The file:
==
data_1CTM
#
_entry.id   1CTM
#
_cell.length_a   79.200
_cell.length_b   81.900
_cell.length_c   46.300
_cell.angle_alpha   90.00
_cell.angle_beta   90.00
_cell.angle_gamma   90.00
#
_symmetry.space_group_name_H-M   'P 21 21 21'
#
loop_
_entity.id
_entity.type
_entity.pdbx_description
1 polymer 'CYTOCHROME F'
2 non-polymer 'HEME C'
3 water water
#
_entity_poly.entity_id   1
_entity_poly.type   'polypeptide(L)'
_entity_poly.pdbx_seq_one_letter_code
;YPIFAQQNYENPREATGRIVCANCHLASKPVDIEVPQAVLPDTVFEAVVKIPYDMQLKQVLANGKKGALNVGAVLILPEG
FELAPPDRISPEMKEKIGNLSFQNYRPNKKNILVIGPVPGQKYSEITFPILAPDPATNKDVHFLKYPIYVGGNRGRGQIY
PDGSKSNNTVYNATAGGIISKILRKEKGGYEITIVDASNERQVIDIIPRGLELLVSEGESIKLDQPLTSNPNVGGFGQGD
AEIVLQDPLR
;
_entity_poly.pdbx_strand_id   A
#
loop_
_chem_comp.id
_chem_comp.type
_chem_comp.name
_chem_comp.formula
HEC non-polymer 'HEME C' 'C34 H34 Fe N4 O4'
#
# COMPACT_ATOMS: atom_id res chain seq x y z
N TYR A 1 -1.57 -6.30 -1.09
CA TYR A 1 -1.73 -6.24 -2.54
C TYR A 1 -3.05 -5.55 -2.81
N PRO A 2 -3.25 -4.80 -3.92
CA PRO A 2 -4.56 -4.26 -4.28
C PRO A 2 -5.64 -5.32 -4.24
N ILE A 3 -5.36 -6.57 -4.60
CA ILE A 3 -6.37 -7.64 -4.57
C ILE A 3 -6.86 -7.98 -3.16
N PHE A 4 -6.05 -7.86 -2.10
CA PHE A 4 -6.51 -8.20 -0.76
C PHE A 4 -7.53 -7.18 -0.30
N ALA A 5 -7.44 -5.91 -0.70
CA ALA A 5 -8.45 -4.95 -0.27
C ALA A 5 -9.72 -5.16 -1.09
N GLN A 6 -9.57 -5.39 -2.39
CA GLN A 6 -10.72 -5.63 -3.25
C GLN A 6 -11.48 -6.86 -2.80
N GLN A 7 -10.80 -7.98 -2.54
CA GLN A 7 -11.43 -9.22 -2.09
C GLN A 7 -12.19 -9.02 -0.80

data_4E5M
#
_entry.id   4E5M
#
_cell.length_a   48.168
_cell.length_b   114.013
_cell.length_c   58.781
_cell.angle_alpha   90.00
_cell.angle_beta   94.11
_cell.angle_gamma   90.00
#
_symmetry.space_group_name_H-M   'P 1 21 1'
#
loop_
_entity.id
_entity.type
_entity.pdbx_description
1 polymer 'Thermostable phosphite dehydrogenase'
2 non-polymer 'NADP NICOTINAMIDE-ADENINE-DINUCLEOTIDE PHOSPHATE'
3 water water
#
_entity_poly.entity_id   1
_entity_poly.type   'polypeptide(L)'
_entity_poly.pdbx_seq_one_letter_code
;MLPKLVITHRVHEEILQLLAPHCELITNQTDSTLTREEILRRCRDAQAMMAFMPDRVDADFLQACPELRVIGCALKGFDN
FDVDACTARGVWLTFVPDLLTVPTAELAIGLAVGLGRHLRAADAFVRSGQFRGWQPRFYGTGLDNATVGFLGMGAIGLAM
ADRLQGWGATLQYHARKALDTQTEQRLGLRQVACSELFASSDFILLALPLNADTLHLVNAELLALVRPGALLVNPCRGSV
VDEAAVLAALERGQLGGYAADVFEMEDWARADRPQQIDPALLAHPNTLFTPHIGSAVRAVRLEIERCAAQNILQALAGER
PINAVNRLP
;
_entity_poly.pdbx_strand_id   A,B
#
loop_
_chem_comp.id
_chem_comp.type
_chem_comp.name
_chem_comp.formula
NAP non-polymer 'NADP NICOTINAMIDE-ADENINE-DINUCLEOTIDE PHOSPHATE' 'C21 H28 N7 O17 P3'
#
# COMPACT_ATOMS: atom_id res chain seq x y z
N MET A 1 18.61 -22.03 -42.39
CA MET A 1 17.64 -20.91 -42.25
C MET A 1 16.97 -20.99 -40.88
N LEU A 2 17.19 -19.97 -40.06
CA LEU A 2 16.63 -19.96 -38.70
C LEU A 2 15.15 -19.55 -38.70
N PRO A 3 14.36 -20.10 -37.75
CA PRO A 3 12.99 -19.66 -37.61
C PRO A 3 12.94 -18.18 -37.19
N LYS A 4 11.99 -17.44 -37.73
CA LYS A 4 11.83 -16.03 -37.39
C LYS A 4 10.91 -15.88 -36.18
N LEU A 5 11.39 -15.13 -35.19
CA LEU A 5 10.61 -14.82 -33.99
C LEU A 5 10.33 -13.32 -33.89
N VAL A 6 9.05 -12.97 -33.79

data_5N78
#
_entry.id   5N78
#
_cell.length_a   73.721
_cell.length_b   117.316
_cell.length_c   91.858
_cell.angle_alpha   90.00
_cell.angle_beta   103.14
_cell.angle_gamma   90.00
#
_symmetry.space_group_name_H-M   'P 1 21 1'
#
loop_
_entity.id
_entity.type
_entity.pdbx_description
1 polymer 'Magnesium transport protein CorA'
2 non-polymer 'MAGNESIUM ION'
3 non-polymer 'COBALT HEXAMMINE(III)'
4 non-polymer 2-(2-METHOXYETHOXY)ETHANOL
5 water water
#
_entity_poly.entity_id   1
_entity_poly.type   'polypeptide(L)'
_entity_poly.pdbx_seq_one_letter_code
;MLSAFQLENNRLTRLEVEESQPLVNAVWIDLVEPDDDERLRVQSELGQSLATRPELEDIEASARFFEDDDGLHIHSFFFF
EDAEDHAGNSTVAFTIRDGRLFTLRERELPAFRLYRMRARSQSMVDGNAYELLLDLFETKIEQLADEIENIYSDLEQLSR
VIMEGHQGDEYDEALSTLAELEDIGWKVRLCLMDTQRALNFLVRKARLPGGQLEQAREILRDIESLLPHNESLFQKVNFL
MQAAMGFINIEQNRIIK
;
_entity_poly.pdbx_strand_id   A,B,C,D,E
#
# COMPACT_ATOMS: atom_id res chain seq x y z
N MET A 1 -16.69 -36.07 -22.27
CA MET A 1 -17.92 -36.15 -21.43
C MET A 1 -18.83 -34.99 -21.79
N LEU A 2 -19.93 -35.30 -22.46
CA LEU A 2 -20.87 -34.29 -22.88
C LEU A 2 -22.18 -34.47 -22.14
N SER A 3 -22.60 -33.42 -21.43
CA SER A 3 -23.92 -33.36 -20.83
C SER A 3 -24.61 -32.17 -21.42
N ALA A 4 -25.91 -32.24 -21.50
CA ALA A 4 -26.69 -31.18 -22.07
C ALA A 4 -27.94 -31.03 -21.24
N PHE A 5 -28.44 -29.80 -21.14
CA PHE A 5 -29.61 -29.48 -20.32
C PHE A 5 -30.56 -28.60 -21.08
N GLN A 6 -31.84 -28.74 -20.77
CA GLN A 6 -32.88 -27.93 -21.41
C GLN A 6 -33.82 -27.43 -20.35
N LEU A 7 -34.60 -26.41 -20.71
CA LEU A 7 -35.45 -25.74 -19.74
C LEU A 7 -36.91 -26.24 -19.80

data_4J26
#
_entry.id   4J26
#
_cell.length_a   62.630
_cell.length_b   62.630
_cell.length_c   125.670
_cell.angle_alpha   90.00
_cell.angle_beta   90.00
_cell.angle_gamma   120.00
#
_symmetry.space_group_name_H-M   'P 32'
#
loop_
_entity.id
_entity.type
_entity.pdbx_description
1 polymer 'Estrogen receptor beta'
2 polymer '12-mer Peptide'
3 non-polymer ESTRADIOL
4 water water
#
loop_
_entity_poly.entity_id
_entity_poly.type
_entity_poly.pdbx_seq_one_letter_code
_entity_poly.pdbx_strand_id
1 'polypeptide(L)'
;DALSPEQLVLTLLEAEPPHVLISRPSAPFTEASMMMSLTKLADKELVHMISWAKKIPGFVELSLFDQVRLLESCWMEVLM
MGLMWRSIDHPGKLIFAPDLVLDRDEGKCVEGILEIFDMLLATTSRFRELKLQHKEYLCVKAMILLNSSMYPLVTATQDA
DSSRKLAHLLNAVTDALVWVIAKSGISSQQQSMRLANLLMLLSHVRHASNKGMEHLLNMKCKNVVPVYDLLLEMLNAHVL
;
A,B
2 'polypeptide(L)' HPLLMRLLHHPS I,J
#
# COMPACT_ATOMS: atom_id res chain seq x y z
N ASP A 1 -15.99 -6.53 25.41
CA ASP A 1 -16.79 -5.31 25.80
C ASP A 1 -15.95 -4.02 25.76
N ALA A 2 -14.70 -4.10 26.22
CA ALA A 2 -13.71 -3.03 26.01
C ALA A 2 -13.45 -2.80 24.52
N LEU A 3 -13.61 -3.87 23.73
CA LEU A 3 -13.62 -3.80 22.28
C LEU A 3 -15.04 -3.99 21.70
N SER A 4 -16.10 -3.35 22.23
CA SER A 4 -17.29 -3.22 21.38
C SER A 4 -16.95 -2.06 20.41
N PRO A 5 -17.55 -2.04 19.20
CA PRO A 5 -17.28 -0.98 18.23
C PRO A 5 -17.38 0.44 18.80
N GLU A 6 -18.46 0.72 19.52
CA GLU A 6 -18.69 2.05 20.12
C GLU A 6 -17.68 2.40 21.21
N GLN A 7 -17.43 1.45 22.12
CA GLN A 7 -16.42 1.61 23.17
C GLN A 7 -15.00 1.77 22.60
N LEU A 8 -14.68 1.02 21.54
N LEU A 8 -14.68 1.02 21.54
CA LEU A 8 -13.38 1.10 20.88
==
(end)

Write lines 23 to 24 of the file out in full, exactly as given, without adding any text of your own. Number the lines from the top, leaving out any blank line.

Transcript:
_entity_poly.type   'polypeptide(L)'
_entity_poly.pdbx_seq_one_letter_code